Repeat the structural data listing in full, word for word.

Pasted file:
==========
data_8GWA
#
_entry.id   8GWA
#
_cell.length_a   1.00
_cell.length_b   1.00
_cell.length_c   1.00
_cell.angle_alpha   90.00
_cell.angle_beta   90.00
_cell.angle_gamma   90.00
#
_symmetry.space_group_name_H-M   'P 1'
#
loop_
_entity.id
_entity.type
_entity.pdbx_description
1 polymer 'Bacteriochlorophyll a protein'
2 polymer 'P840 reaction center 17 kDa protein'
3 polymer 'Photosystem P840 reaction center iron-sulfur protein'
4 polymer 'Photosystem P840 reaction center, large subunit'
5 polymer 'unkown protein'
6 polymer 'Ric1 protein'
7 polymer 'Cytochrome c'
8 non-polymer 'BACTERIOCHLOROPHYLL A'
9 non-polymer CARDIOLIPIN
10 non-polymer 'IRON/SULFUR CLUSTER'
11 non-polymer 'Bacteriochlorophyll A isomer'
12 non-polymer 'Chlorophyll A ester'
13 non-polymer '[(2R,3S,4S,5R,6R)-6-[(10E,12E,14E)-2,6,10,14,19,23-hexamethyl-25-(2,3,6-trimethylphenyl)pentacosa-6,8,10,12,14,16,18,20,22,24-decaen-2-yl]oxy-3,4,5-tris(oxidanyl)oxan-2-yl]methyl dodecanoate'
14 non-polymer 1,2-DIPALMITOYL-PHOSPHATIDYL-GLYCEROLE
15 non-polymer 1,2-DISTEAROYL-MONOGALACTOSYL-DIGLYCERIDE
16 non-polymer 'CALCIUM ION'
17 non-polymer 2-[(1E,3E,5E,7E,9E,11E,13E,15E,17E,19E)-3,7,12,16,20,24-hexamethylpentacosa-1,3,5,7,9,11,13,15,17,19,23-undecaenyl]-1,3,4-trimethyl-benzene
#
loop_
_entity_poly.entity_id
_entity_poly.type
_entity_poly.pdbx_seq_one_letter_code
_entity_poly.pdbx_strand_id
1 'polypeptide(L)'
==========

data_8GWA
#
_entry.id   8GWA
#
_cell.length_a   1.00
_cell.length_b   1.00
_cell.length_c   1.00
_cell.angle_alpha   90.00
_cell.angle_beta   90.00
_cell.angle_gamma   90.00
#
_symmetry.space_group_name_H-M   'P 1'
#
loop_
_entity.id
_entity.type
_entity.pdbx_description
1 polymer 'Bacteriochlorophyll a protein'
2 polymer 'P840 reaction center 17 kDa protein'
3 polymer 'Photosystem P840 reaction center iron-sulfur protein'
4 polymer 'Photosystem P840 reaction center, large subunit'
5 polymer 'unkown protein'
6 polymer 'Ric1 protein'
7 polymer 'Cytochrome c'
8 non-polymer 'BACTERIOCHLOROPHYLL A'
9 non-polymer CARDIOLIPIN
10 non-polymer 'IRON/SULFUR CLUSTER'
11 non-polymer 'Bacteriochlorophyll A isomer'
12 non-polymer 'Chlorophyll A ester'
13 non-polymer '[(2R,3S,4S,5R,6R)-6-[(10E,12E,14E)-2,6,10,14,19,23-hexamethyl-25-(2,3,6-trimethylphenyl)pentacosa-6,8,10,12,14,16,18,20,22,24-decaen-2-yl]oxy-3,4,5-tris(oxidanyl)oxan-2-yl]methyl dodecanoate'
14 non-polymer 1,2-DIPALMITOYL-PHOSPHATIDYL-GLYCEROLE
15 non-polymer 1,2-DISTEAROYL-MONOGALACTOSYL-DIGLYCERIDE
16 non-polymer 'CALCIUM ION'
17 non-polymer 2-[(1E,3E,5E,7E,9E,11E,13E,15E,17E,19E)-3,7,12,16,20,24-hexamethylpentacosa-1,3,5,7,9,11,13,15,17,19,23-undecaenyl]-1,3,4-trimethyl-benzene
#
loop_
_entity_poly.entity_id
_entity_poly.type
_entity_poly.pdbx_seq_one_letter_code
_entity_poly.pdbx_strand_id
1 'polypeptide(L)'